Jennifer and I had a chance to try the “il Campo” and the Sangiovese. This is when Jennifer said "yummy," and we purchased a bottle of the 2007 Gemellaia, two bottles of the 2007 Nebbiolo along with a bottle of the 08 il Campo. It might be because of the past comments made by my old friend Cliff, but my gut tells me to keep my eye on giornata wines. I would also like to point out that I was not charged for the tasting.
So now it was time go drinking ... I mean wine tasting. Attached is my google maps. Because Jennifer and I went tasting on a Sunday and Monday, the yellow pins mark the wineries open Thursday through Sunday.
We pulled off the 101 onto Vineyard Drive. I called Booker wines because I had read that they were closed for tasting due to a fire. This wasn't really a problem as Turley Wines is on the way to the 46. Turley Zins are the "best in the world," and the owners are mighty proud of their product. This didn't keep us from buying a bottle of Dogtown and a bottle of Turley olive oil.
With the time now at 3 p.m., I decided to pass on L’Aventure. On a side note, you can find L’Aventure wines for sale at The Wine Club in Santa Ana.
Next on the list was Zin Ally. You have to stop by and see Frank. He only makes 300 cases of Zin a year, but his father used to own Pesenti Vineyards, which is now owned by Turley. This winery is a must see and an outstanding value.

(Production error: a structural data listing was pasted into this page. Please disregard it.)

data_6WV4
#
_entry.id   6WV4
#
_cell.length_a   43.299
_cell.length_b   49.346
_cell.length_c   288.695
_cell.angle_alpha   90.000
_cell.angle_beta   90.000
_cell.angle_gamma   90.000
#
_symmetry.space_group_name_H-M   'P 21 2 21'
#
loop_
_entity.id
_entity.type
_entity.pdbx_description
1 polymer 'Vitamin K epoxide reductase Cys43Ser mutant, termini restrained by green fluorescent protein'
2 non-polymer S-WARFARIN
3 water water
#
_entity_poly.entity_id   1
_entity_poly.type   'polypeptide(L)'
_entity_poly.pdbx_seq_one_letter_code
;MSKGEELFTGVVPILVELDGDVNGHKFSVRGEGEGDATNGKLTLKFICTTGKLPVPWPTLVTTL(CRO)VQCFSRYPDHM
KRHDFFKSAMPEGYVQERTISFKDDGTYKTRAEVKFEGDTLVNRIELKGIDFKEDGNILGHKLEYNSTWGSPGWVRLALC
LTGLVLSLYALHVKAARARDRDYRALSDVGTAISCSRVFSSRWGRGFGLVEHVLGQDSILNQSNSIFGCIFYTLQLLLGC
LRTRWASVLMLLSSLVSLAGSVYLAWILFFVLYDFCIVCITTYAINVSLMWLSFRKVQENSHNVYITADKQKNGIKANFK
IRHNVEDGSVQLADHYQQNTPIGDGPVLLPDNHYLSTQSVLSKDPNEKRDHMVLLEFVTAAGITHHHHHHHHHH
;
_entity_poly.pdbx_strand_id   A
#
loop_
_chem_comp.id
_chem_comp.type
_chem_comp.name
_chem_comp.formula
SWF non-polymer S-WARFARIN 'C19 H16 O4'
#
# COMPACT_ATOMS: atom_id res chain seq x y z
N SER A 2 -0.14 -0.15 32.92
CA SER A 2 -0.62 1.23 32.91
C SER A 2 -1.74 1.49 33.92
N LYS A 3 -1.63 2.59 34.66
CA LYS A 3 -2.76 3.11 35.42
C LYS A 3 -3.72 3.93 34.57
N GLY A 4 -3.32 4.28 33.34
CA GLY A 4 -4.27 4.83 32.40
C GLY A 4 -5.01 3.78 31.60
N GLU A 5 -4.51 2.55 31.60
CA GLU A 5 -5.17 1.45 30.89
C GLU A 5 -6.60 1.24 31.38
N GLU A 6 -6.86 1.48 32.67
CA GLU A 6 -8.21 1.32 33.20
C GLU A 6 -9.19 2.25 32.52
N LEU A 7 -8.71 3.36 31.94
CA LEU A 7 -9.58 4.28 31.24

Just down the Hill is Four Vines. The tasting room was packed, and just not a comfortable place for Jen and me. If you are under the age of 40, stop by and enjoy a tasting.
Next on our list was Dover Canyon. This winery has one of the better views of Paso Robles, and we stayed well over an hour tasting 12 different types of wine. I really liked this place; we walked out with two bottles of their Rebel Rose’ and two Bottles of their 2007 Osso Seccho.
We then pushed to the Far Out region of Paso and stopped by Le Cuvier. The tasting room is a couple of picnic benches in the middle of the winery with everyone working around you. To me it does not get any better than this. And as for the wines, all Jennifer could say was, “We'll take that one and that one and ..." I am just glad our son Andrew wasn't with us, because we might have just left him there in trade.
With time running out, we started back to the bed and breakfast we were staying at with the hopes we could make it to Villa Creek. We pulled in front of Villa Creek at 5:20 p.m., and they had already closed. But to tell you the truth, we were done tasting for the day.